We found it totally fascinating to see this public laundry still active today and cleaning clothes, linen etc in the old fashioned way, especially as the items were washed, ironed and folded in a professional manner ready to be collected by whoever concerned.

These people do rely on donations so be sure to leave some Rupees in the box before departure.

Tirumala Devaswom Temple:

Located in the Cherlai district in the heart of Mattancherry town in Cochin, this temple is the biggest and considered to be the most important socio-religious institution.  The temple was actually established in the latter half of the 16th century; also known as ‘Gosripuram’.  We were not allowed inside the temple as tourists, but we learned a lot about its history.

Markets and Spice Markets:

From here we were taken to the fruit and vegetable markets selling a huge selection of fresh fruit and vegetables; the colours all around are just beautiful and the produce makes your mouth water. We tasted some of the fruit which was incredibly delicious. This was then followed by a trip to visit the 'All Spice Market'.

What a wonderful place this 'All Spice Market' was; we observed people scrutinishing the dried spices for quality control, as well as seeing the wooden boxes being made by hand. We were privileged to watch a skilled craftsman at work putting the boxes together; the process from start to finish was unbelievable to watch and we were told that this was the only man in the area that is skilled enough to produce these boxes in bulk for the spices to be packed up and distributed across the country and internationally.

Again, if you have a few Rupees to hand it is a nice gesture to leave some for these people, who earn very little for their trades.

The smells of the spices were amazing as you can imagine and you can expect to see lots of packaged spices for sale as well as nuts; we chose to purchase pepper flavoured fresh cashew nuts which tasted wonderful and very moorish The information that was shared with us about the spices themselves and the history of the spices sold in ancient times is very interesting, especially as Cochin became a major spice trading route back then and remains so to this day.

Candle Making:

We were fortunate enough to be able to see a demonstration of a manual candle making process but unfortunately we were not allowed to take any photographs for you to see. 

The local ladies work tirelessly making thousands of candles each day for the religious insitutions, so given the fact that there are numerous temples, churches and other places of worship, as well as religious celebrations in Kochi, this is quite a spectacle to see as they are made in batches and all by hand, no automated machinery involved.

Perfume Factory:

From the spice market we made our way in the tuk-tuk to ‘Jew Town’ to a well-known perfume factory which houses the world’s largest perfume bottle which stands 3 metres (10 feet) high and contains 3,600 litres of perfume.  You even have the pleasure of being adorned with a shower of spray at the press of a button whilst stood underneath it. The scent is pure Jasmine which, with its intense aroma, blew us away.

The World’s Largest perfume bottle housed in a Perfume factory in Jew Town Mattancherry Kochi India
'The World’s Largest Perfume Bottle'

Also housed in this establishment is the largest incense stick ever made, which is on show for everyone to see.  It weighs 412kg (908 lbs) and is 21 metres (69 feet) in length and if lit, would burn for more than one month.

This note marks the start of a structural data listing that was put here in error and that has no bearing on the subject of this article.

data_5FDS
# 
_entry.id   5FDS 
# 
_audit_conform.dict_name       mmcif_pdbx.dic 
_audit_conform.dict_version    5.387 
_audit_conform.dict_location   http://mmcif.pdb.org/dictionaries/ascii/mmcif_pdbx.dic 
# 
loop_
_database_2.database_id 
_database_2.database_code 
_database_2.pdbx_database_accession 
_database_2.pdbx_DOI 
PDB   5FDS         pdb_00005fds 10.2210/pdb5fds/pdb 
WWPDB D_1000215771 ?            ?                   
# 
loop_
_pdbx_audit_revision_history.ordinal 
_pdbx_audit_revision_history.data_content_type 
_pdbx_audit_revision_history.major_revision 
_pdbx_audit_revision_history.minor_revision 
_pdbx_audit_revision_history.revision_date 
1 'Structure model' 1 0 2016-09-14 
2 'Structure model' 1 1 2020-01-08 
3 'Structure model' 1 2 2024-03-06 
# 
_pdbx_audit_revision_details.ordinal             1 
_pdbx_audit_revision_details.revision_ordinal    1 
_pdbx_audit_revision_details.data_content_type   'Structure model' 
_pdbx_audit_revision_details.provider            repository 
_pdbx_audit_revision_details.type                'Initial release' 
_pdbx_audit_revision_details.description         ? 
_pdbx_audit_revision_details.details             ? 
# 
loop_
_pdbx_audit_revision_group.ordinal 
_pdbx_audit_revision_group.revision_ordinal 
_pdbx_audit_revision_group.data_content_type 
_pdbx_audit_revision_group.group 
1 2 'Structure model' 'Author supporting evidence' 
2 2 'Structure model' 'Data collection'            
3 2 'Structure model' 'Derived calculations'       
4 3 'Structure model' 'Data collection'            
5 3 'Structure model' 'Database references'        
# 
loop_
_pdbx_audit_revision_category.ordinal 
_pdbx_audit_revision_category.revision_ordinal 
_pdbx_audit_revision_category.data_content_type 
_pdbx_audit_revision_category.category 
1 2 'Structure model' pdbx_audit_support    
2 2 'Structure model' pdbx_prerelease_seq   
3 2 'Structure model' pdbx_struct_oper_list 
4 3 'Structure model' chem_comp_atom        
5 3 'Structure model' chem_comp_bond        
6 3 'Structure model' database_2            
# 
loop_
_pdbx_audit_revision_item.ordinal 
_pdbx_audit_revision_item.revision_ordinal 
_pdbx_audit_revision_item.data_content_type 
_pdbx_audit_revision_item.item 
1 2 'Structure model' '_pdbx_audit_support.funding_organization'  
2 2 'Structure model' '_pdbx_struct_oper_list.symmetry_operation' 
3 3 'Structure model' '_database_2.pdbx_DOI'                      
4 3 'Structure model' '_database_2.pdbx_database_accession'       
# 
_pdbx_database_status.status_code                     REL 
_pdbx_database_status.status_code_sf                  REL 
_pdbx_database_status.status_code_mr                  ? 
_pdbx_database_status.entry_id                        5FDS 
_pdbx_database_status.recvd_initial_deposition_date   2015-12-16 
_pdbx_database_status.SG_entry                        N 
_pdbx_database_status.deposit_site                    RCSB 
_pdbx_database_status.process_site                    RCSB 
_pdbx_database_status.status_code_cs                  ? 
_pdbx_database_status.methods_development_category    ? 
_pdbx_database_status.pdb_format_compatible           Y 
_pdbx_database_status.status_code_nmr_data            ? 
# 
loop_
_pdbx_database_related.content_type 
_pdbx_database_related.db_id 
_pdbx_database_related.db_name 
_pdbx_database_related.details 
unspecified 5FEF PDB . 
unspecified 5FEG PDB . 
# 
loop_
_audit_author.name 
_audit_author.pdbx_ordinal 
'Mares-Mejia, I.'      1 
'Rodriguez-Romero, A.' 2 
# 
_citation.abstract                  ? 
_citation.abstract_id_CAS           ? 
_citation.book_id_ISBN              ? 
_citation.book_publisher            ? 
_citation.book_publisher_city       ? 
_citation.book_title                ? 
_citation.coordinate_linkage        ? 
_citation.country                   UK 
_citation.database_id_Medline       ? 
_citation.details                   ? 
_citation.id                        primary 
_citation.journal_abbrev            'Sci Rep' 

The beautiful smells and huge selection of perfumes on sale was beyond belief and you can choose your scent and your own special glass bottle; the prices are reasonable, but you can still barter too if you buy multiple bottles. So, if you are a perfume fanatic this is the place for you to invest in some marvellous scents to take back home, some of which are totally unique and some that replicate well-known branded perfumes.

Afsal Rahumania Biriyani Catering

As my husband Richard is a Head Chef by trade, he was speaking with our guide and asked if there were any catering outlets that we could visit, to see the workings of such a site.  Funnily enough, our guide was good friends with the owner of the above catering establishment, so he made a telephone call and it was agreed that we could see inside this particular catering business.

What a fabulous experience, it so happened that the company was preparing food for a big wedding that evening and there was lots for us to see.  Food being prepared and cooked over open fires, freshly caught fish being descaled and baked for the feast, as well as general food preparation across the whole open kitchen.

We really enjoyed our visit here and hearing all about the catering that they do for the many weddings and religious celebrations that take place across Fort Kochi and Manttancherry. In fact, the owner even wants to open a restaurant in the UK which we surprised to hear and he asked us to keep in touch.

Chinese Fishing Nets:

One of the most iconic things to see in Fort Kochi are the Chinese Fishing nets which are known locally as ‘Cheena vala’.  The fishing nets can be found around the Fort Kochi Beach area and other places close by.

The huge cantilevered fishing nets which are set up on teak wood and bamboo poles, were originally erected here around 1350 and 1450 AD by traders from the court of Kublai Khan and they are a legacy of one of the first visitors to the Malabar coast.

The ‘Cheena vala’ are still active today and when we visited we were fortunate enough to see them in action, as they just had a catch of fish.  Quite impressive the way that they work.  Worth a visit to this area to see them.

Local Beach Visit:

It was great to visit one of the local beaches in the ‘Fort Kochi’ area and feel the sand between our toes with the sun out, as well as to see the glorious warm Arabian Sea. A much needed relax after our day's sightseeing.

Sightseeing Conclusion: